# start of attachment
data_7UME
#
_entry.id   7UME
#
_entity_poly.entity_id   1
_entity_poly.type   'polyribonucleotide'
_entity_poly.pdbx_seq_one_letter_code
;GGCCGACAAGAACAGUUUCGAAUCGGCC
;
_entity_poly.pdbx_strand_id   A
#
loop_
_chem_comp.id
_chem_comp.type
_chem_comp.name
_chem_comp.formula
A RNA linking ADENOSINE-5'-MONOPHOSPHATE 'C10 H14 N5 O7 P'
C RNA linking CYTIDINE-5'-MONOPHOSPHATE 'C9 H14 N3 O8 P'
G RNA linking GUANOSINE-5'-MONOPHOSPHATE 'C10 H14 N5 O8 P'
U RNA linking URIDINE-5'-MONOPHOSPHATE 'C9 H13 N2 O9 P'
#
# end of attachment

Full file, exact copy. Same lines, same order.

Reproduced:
data_7UME
#
_entry.id   7UME
#
_entity_poly.entity_id   1
_entity_poly.type   'polyribonucleotide'
_entity_poly.pdbx_seq_one_letter_code
;GGCCGACAAGAACAGUUUCGAAUCGGCC
;
_entity_poly.pdbx_strand_id   A
#
loop_
_chem_comp.id
_chem_comp.type
_chem_comp.name
_chem_comp.formula
A RNA linking ADENOSINE-5'-MONOPHOSPHATE 'C10 H14 N5 O7 P'
C RNA linking CYTIDINE-5'-MONOPHOSPHATE 'C9 H14 N3 O8 P'
G RNA linking GUANOSINE-5'-MONOPHOSPHATE 'C10 H14 N5 O8 P'
U RNA linking URIDINE-5'-MONOPHOSPHATE 'C9 H13 N2 O9 P'
#